When I first dared achieve recognition for my creative output, I was far too young, and not just for the subject matter, liquor license, and trauma. Everyone's heard the myths surrounding famous comedians who started out in their teens and went on to stardom. When we tell their stories, we leave out the parts that make success seem grimy and perhaps not altogether worth it, yet being funny doesn't mean being perceptive. I guess that's at any age. Writing as my third career, it still bugs me out how many things I missed the first and second time around. Human nature-things. Instances of conflicts with my own tendencies-things. Seventeen is no age for a boy to attempt grown-folks business.
There's just a blinder that is permanently there. Comedian/audience. Author/reader. The fourth wall. We're supposed to keep separate and make it seem easy. We openly cry a lot about being broke and being sick and falling apart while doing this writing thing. I'm sayin', I've been injured on the job in my life. Now I write, dig? We ain't bustin' rocks. We can make it look easy. We can wear seersucker and monacles 'n shit. Stick our hands in our front breast pocket and 'pip-pip' 'n whatnot. I'm not a protected class, okay. I just write. I don't need people to see my dirty work. I want no struggle points. I don't want to behave like the unpaid oppressed. I want to look like Langston Hughes. I want to sit on a veranda and sip lemonade and compare royalty statements with y'all. I want us to walk to the bar at Bouchercon as if the world grew under our feet. I'm buying a monocle and calling every one of you "...old boy," and "old girl" when I see you. (I'll work out other gender forms later.)
I know it may feel like death, but we're not dying for writing. Writing is paddling. Writing is treading. Writing is the knots in the rope we use to pull ourselves ashore. Writing is so not dying. We don't die until we stop.
Hip Hop-shit is when you have to leave the United States because of racism, run into one of your black literary elders in a cafe, and proceed to read him over the book you were taught by his generation was canon. Chicago-shit is when you willing to throw hands with another black literary great while you live in exile on the bill of generous white folks because you misread the New York directness when Baldwin told you Native Son was garbage and in Chicago we fight over shit like that.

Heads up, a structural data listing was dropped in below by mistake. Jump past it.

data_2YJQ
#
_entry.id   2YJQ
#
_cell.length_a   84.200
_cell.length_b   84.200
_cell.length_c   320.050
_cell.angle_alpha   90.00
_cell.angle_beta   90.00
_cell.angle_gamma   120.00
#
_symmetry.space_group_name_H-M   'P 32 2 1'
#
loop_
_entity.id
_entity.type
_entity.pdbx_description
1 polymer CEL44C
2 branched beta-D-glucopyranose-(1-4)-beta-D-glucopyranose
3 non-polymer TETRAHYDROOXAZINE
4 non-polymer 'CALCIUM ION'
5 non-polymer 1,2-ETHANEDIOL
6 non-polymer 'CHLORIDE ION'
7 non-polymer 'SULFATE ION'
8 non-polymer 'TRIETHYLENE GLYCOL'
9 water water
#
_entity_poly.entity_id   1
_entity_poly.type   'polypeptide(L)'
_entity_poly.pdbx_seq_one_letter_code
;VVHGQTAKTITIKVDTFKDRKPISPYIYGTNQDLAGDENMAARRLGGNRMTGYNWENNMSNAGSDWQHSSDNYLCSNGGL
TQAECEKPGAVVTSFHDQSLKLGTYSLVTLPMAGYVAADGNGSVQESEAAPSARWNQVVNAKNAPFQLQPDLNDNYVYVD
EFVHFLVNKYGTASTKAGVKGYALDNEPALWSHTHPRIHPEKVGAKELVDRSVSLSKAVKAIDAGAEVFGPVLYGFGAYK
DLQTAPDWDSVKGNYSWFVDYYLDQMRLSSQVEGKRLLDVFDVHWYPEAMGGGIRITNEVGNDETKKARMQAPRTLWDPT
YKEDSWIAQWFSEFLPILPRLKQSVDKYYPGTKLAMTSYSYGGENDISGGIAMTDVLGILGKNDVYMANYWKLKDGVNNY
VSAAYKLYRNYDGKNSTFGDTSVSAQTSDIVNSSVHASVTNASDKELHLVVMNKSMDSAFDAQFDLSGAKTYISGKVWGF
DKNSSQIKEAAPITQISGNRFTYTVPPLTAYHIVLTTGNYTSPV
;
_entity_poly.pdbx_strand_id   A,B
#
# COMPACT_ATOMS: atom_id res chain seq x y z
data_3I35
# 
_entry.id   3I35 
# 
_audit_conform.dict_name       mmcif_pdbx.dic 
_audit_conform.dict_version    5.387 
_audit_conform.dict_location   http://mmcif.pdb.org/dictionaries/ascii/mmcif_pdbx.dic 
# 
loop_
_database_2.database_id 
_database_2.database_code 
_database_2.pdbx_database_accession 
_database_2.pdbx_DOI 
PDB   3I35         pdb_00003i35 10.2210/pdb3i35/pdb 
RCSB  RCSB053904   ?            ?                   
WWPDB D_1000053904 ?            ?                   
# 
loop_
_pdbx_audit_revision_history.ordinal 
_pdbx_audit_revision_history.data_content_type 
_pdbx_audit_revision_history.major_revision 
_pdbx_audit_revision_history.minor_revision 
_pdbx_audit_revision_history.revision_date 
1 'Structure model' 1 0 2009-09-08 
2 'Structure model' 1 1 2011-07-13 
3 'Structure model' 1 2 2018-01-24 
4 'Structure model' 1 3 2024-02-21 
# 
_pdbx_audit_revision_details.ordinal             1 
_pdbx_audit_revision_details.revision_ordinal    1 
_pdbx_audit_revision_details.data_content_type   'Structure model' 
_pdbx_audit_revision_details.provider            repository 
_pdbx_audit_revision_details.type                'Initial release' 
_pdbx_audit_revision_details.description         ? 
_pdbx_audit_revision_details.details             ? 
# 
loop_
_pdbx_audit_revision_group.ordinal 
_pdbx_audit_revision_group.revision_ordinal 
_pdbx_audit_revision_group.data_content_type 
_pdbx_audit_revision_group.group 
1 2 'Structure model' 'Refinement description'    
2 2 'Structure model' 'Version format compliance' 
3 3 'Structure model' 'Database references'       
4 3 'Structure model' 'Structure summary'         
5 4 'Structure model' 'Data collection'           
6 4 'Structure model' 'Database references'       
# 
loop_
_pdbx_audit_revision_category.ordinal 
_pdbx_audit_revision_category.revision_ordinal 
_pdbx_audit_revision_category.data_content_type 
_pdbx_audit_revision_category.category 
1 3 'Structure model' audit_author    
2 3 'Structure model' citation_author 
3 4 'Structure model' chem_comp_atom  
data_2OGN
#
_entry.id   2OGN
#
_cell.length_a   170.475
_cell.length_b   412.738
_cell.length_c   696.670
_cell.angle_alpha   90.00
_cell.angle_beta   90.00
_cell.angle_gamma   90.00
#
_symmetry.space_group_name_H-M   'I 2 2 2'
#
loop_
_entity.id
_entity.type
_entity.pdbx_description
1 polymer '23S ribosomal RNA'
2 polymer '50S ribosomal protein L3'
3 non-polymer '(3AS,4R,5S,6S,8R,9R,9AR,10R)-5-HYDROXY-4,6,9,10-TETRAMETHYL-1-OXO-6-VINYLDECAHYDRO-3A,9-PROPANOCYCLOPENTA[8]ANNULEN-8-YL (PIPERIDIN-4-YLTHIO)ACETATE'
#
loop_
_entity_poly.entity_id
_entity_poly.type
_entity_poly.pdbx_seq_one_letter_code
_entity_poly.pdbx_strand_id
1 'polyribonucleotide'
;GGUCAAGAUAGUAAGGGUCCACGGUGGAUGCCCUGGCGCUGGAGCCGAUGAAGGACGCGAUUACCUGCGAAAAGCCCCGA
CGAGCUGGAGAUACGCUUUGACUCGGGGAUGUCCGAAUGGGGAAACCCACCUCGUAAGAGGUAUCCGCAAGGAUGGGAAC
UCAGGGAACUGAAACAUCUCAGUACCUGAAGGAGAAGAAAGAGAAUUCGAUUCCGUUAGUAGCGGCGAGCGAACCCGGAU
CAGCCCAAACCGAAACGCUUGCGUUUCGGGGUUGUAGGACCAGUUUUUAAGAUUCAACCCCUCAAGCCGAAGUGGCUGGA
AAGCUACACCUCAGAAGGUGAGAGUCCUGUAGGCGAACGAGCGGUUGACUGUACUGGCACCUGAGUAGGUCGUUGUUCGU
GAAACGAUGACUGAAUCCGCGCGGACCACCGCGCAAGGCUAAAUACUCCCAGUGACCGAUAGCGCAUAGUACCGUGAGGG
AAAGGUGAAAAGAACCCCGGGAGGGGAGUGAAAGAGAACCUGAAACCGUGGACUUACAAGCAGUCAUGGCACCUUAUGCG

I like you crime fiction MFs but we need more drunken debates over innocuous things in crowded bars so we can give the papers and Publishers Weekly something to write again. This generation sorely lacks a Walter Winchell.
Kids quit college daily citing the abbreviated educational paths of the Gateses and Zuckerbergs. No one stops to wonder what happened to everyone who probably should have remained in school. Check the treads on the tires of success and acclaim. You're sure to find some lives in there, like bits of road-kill pulverized by excellence metrics. Where the eyes go, the energy will flow.
I think the act of dissecting (or drawing and quartering) a celebrity book project is less about inspection or interrogation and more about examination. As it is oft uttered in the entertainment industry, "Nobody knows nuthin'." We all want to discover an edge. We're earnestly engaged in the same game of writing, so even as we do so from our perches, we're still sorting through all that sinew and bone and tissue and organs trying to see how it all works. Doesn't matter if you sit disaffected in Mr. Meyer's science class. When that baby pig is cut open, you're looking inside. You're going to come away with more understanding, even if you may detest wanting it, which is another thing we do.
Success in the arts is forever a feit accompli. Talent doesn't even appear as such until it's presented next to the success it reaps. I know someone who has an original Keith Haring which was created for him on the spot in a New York City bar with a crayon and a cocktail napkin. He kept it in plastic in one of his sketchbooks which were always on him. Occasionally, he'd produce it in the middle of a conversation and blow everyone's mind. How fleeting it all is.
Quickly, who won the National Book Award last? Whoever waited to buy books until the NBA list is announced?? Things are successful because they're sold as a success. Look at a Patterson book, Danny! It LOOKS like it'll be a NYT bestseller for all the weeks. Belief matters.
I'm a better long-form writer than I've ever been a comedian, but I'm not so much a book snob than a comedy snob. In writing, it's tipping your cap to your influences. In stand-up, it gets you banned. The best pay the price, just in different ways. Every circus has its tightrope.
I wonder if my peers and counterparts think we're all out here in separate fields. My feeling is it's one big arena, and there isn't much time for admiring or critiquing how all these other folks' fight. I'm not sayin' it's a scrum, but it's tight up in here.
Used to be, a talent was discovered and money and time went into developing said talent into a star. Now talent arrives developed, polished, poised and so invested and overextended they're willing to, say, train all over again, each week, as an audience watches. Between the singing, and the commercials, what do they show us? Their sad stories.
We sit at our looms and weave words into worlds. All we need is a magic castle.
I'm for real. I really like these crime fiction MFs.